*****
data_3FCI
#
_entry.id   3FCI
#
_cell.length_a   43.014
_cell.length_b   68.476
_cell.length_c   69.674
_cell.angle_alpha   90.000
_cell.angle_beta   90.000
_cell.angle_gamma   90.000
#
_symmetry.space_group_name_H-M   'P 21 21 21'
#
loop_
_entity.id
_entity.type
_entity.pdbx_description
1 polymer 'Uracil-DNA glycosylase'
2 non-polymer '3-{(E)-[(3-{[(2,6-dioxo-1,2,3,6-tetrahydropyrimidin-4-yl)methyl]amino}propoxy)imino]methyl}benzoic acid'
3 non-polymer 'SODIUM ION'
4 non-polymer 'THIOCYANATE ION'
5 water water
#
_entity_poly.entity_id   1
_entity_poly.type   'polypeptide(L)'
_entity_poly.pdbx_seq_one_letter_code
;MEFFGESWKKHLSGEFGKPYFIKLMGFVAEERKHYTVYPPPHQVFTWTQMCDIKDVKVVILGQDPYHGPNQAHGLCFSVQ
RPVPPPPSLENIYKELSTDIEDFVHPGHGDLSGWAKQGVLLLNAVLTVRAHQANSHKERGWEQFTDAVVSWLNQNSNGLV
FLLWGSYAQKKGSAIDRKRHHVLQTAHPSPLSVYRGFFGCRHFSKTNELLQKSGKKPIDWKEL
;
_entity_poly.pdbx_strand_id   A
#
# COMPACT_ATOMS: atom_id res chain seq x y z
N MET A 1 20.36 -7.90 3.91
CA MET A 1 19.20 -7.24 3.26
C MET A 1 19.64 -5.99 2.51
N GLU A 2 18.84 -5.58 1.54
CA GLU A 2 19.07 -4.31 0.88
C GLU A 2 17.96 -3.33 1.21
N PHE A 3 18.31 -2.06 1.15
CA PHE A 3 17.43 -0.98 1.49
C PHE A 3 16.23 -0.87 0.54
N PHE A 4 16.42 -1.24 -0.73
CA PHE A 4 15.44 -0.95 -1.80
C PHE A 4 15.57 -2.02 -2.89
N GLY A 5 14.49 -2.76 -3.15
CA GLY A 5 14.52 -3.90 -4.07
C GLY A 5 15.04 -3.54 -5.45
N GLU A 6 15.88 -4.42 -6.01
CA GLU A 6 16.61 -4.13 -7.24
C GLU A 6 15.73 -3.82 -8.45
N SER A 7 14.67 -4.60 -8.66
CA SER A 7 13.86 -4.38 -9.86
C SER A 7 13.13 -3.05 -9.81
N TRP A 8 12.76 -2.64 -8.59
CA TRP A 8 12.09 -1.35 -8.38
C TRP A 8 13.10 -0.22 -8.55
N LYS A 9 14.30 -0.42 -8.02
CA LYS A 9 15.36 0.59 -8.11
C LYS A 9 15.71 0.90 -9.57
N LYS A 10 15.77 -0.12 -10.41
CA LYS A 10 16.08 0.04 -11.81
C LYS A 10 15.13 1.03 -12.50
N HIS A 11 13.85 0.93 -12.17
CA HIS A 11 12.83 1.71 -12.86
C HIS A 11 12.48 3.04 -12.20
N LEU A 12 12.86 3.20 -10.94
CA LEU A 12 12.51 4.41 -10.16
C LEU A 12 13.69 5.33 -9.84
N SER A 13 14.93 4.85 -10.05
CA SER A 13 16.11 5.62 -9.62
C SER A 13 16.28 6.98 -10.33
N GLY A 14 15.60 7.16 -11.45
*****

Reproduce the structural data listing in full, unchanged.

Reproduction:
data_3FCI
#
_entry.id   3FCI
#
_cell.length_a   43.014
_cell.length_b   68.476
_cell.length_c   69.674
_cell.angle_alpha   90.000
_cell.angle_beta   90.000
_cell.angle_gamma   90.000
#
_symmetry.space_group_name_H-M   'P 21 21 21'
#
loop_
_entity.id
_entity.type
_entity.pdbx_description
1 polymer 'Uracil-DNA glycosylase'
2 non-polymer '3-{(E)-[(3-{[(2,6-dioxo-1,2,3,6-tetrahydropyrimidin-4-yl)methyl]amino}propoxy)imino]methyl}benzoic acid'
3 non-polymer 'SODIUM ION'
4 non-polymer 'THIOCYANATE ION'
5 water water
#
_entity_poly.entity_id   1
_entity_poly.type   'polypeptide(L)'
_entity_poly.pdbx_seq_one_letter_code
;MEFFGESWKKHLSGEFGKPYFIKLMGFVAEERKHYTVYPPPHQVFTWTQMCDIKDVKVVILGQDPYHGPNQAHGLCFSVQ
RPVPPPPSLENIYKELSTDIEDFVHPGHGDLSGWAKQGVLLLNAVLTVRAHQANSHKERGWEQFTDAVVSWLNQNSNGLV
FLLWGSYAQKKGSAIDRKRHHVLQTAHPSPLSVYRGFFGCRHFSKTNELLQKSGKKPIDWKEL
;
_entity_poly.pdbx_strand_id   A
#
# COMPACT_ATOMS: atom_id res chain seq x y z
N MET A 1 20.36 -7.90 3.91
CA MET A 1 19.20 -7.24 3.26
C MET A 1 19.64 -5.99 2.51
N GLU A 2 18.84 -5.58 1.54
CA GLU A 2 19.07 -4.31 0.88
C GLU A 2 17.96 -3.33 1.21
N PHE A 3 18.31 -2.06 1.15
CA PHE A 3 17.43 -0.98 1.49
C PHE A 3 16.23 -0.87 0.54
N PHE A 4 16.42 -1.24 -0.73
CA PHE A 4 15.44 -0.95 -1.80
C PHE A 4 15.57 -2.02 -2.89
N GLY A 5 14.49 -2.76 -3.15
CA GLY A 5 14.52 -3.90 -4.07
C GLY A 5 15.04 -3.54 -5.45
N GLU A 6 15.88 -4.42 -6.01
CA GLU A 6 16.61 -4.13 -7.24
C GLU A 6 15.73 -3.82 -8.45
N SER A 7 14.67 -4.60 -8.66
CA SER A 7 13.86 -4.38 -9.86
C SER A 7 13.13 -3.05 -9.81
N TRP A 8 12.76 -2.64 -8.59
CA TRP A 8 12.09 -1.35 -8.38
C TRP A 8 13.10 -0.22 -8.55
N LYS A 9 14.30 -0.42 -8.02
CA LYS A 9 15.36 0.59 -8.11
C LYS A 9 15.71 0.90 -9.57
N LYS A 10 15.77 -0.12 -10.41
CA LYS A 10 16.08 0.04 -11.81
C LYS A 10 15.13 1.03 -12.50
N HIS A 11 13.85 0.93 -12.17
CA HIS A 11 12.83 1.71 -12.86
C HIS A 11 12.48 3.04 -12.20
N LEU A 12 12.86 3.20 -10.94
CA LEU A 12 12.51 4.41 -10.16
C LEU A 12 13.69 5.33 -9.84
N SER A 13 14.93 4.85 -10.05
CA SER A 13 16.11 5.62 -9.62
C SER A 13 16.28 6.98 -10.33
N GLY A 14 15.60 7.16 -11.45